Chinese technology company Zhenhua Data gathered personal data from 2.4 million people around the globe, including those from top personalities, according to cybersecurity experts.
The Guardian reported that big data from millions of people are stored in the company’s database, collected based on public sources such as social media profiles.
Australian-based cybersecurity consultancy Internet 2.0 bared that these people include politicians such as prime ministers Boris Johnson and Scott Morrison and their relatives, the royal family, celebrities, and military figures.
The database was first leaked to American academician Christopher Balding who shared these findings with the agency for recovery and analysis.
Balding said that the individual who handed out the data had put themselves at risk but had “done an enormous service and is proof that many inside China are concerned about CCP [Chinese Communist party] authoritarianism and surveillance.”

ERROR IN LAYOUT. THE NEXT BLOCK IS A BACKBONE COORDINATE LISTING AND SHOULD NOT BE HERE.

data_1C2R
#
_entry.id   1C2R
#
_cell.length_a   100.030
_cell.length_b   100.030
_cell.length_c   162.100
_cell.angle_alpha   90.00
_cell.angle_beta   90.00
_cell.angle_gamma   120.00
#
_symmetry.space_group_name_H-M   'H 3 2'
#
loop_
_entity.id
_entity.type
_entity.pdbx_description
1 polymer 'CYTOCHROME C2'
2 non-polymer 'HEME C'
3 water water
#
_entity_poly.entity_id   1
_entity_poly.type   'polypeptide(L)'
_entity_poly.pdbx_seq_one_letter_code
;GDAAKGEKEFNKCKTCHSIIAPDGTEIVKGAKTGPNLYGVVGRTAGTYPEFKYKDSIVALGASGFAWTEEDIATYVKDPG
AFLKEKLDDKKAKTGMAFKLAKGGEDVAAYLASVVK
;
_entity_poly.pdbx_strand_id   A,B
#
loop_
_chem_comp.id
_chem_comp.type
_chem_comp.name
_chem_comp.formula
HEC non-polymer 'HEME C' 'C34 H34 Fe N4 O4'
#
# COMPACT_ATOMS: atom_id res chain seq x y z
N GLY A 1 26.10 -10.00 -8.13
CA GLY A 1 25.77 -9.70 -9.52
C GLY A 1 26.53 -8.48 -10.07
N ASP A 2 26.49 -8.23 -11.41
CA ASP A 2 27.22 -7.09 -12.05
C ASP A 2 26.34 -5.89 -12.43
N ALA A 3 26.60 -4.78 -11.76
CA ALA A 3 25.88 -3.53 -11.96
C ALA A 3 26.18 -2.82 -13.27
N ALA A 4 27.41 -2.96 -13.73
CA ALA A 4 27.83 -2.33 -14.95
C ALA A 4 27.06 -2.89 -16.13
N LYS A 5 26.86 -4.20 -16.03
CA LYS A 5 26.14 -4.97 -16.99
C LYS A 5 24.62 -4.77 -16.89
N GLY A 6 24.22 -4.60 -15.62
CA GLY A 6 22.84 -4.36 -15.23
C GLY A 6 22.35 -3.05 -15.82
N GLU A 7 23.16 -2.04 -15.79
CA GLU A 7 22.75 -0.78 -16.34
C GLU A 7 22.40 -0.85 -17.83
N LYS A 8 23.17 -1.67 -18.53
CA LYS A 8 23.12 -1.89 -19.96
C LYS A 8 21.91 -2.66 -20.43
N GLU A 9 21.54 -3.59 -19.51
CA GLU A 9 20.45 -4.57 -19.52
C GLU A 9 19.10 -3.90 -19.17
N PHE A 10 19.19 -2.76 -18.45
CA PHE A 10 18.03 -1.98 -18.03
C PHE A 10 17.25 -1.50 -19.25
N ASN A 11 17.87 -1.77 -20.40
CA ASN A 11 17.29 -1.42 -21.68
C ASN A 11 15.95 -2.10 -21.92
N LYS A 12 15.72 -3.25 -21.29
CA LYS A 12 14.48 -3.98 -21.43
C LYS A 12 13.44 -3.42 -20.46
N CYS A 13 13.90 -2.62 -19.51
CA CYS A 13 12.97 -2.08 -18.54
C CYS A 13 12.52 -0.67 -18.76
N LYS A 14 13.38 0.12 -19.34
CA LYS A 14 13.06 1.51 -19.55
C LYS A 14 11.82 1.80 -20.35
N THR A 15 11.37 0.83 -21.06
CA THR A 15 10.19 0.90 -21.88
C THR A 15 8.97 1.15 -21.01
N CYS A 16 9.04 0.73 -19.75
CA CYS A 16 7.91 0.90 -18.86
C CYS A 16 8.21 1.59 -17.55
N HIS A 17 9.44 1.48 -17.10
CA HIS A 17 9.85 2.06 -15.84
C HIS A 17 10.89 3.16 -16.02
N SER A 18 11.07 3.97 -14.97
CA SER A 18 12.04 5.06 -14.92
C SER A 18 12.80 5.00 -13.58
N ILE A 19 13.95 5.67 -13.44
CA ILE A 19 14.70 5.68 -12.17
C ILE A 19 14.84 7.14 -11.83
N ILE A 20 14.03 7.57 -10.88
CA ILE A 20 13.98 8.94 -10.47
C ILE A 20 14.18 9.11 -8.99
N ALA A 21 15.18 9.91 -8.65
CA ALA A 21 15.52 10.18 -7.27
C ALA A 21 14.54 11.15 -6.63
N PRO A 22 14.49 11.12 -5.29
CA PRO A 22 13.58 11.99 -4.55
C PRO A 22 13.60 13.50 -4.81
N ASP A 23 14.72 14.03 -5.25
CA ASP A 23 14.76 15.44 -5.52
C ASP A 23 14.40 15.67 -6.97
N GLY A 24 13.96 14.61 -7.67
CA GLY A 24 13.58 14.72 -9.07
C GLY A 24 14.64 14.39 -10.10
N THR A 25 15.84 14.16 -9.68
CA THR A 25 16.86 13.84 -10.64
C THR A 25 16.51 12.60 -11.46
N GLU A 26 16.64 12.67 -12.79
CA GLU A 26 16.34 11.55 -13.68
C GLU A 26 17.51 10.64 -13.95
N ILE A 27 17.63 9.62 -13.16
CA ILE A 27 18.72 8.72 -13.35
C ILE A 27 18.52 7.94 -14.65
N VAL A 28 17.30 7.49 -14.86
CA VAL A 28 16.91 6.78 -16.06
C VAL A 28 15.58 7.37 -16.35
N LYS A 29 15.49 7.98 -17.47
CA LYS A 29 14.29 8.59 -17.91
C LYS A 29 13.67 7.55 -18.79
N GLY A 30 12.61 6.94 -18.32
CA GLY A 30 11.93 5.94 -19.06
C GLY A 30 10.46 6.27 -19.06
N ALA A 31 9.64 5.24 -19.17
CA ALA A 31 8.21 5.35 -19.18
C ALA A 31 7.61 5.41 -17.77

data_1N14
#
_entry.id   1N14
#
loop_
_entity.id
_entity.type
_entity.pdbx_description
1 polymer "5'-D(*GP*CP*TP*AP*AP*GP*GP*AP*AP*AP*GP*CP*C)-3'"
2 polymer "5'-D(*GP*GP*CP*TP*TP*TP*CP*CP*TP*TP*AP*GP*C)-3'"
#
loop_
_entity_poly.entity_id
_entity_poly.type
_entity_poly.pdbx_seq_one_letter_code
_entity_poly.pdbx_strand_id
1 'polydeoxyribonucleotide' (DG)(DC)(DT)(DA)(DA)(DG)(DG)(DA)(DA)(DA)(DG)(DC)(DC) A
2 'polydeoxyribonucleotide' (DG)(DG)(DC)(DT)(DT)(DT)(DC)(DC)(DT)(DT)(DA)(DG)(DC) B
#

The database, according to Balding, showed that the information targeted influential individuals and institutions across a variety of industries. He believes that the data compiled could be used to improve monitoring and analyze how to exert influence.
The Guardian contacted the Chinese tech firm for a comment, but the representative of Zhenhua Data claimed that the report is “seriously untrue” and cited that the data are all public data found on the Internet.